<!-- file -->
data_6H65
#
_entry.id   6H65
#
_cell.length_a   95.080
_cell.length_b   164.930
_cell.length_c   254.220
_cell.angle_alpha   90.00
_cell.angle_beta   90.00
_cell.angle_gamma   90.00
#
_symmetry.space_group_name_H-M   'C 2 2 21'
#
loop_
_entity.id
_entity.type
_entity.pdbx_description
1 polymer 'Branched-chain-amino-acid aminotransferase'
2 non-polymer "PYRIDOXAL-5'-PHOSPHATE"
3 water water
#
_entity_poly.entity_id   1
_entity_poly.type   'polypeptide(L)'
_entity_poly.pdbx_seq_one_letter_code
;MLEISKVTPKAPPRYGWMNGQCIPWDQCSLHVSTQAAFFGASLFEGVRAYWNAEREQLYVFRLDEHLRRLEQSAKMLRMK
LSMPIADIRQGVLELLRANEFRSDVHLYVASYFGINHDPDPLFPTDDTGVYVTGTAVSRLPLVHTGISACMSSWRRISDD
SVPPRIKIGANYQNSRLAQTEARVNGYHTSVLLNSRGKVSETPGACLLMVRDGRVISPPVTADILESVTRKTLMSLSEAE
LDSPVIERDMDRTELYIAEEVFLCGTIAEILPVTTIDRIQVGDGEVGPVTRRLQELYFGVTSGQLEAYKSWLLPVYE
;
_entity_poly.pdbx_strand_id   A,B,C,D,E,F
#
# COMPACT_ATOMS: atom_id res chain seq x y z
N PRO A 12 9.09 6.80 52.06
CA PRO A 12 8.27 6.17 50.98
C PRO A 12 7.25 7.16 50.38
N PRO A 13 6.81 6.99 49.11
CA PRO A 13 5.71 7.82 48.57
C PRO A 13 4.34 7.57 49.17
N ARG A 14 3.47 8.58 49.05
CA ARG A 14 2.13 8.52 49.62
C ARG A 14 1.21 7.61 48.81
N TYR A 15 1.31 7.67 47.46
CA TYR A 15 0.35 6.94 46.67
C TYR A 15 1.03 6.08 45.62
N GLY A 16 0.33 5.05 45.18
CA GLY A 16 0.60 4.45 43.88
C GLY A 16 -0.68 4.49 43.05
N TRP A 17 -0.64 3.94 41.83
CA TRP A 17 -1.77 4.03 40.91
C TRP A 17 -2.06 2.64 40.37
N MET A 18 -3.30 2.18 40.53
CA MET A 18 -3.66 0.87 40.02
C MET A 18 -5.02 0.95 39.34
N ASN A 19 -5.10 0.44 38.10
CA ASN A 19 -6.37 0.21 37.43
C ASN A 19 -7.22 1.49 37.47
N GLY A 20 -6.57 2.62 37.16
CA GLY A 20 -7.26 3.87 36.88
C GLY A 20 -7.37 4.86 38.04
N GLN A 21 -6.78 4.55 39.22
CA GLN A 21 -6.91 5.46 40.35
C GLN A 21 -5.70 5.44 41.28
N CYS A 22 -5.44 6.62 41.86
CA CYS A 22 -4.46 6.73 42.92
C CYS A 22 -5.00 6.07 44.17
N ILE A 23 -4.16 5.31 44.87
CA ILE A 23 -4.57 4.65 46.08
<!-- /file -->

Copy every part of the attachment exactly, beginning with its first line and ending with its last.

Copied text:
data_6H65
#
_entry.id   6H65
#
_cell.length_a   95.080
_cell.length_b   164.930
_cell.length_c   254.220
_cell.angle_alpha   90.00
_cell.angle_beta   90.00
_cell.angle_gamma   90.00
#
_symmetry.space_group_name_H-M   'C 2 2 21'
#
loop_
_entity.id
_entity.type
_entity.pdbx_description
1 polymer 'Branched-chain-amino-acid aminotransferase'
2 non-polymer "PYRIDOXAL-5'-PHOSPHATE"
3 water water
#
_entity_poly.entity_id   1
_entity_poly.type   'polypeptide(L)'
_entity_poly.pdbx_seq_one_letter_code
;MLEISKVTPKAPPRYGWMNGQCIPWDQCSLHVSTQAAFFGASLFEGVRAYWNAEREQLYVFRLDEHLRRLEQSAKMLRMK
LSMPIADIRQGVLELLRANEFRSDVHLYVASYFGINHDPDPLFPTDDTGVYVTGTAVSRLPLVHTGISACMSSWRRISDD
SVPPRIKIGANYQNSRLAQTEARVNGYHTSVLLNSRGKVSETPGACLLMVRDGRVISPPVTADILESVTRKTLMSLSEAE
LDSPVIERDMDRTELYIAEEVFLCGTIAEILPVTTIDRIQVGDGEVGPVTRRLQELYFGVTSGQLEAYKSWLLPVYE
;
_entity_poly.pdbx_strand_id   A,B,C,D,E,F
#
# COMPACT_ATOMS: atom_id res chain seq x y z
N PRO A 12 9.09 6.80 52.06
CA PRO A 12 8.27 6.17 50.98
C PRO A 12 7.25 7.16 50.38
N PRO A 13 6.81 6.99 49.11
CA PRO A 13 5.71 7.82 48.57
C PRO A 13 4.34 7.57 49.17
N ARG A 14 3.47 8.58 49.05
CA ARG A 14 2.13 8.52 49.62
C ARG A 14 1.21 7.61 48.81
N TYR A 15 1.31 7.67 47.46
CA TYR A 15 0.35 6.94 46.67
C TYR A 15 1.03 6.08 45.62
N GLY A 16 0.33 5.05 45.18
CA GLY A 16 0.60 4.45 43.88
C GLY A 16 -0.68 4.49 43.05
N TRP A 17 -0.64 3.94 41.83
CA TRP A 17 -1.77 4.03 40.91
C TRP A 17 -2.06 2.64 40.37
N MET A 18 -3.30 2.18 40.53
CA MET A 18 -3.66 0.87 40.02
C MET A 18 -5.02 0.95 39.34
N ASN A 19 -5.10 0.44 38.10
CA ASN A 19 -6.37 0.21 37.43
C ASN A 19 -7.22 1.49 37.47
N GLY A 20 -6.57 2.62 37.16
CA GLY A 20 -7.26 3.87 36.88
C GLY A 20 -7.37 4.86 38.04
N GLN A 21 -6.78 4.55 39.22
CA GLN A 21 -6.91 5.46 40.35
C GLN A 21 -5.70 5.44 41.28
N CYS A 22 -5.44 6.62 41.86
CA CYS A 22 -4.46 6.73 42.92
C CYS A 22 -5.00 6.07 44.17
N ILE A 23 -4.16 5.31 44.87
CA ILE A 23 -4.57 4.65 46.08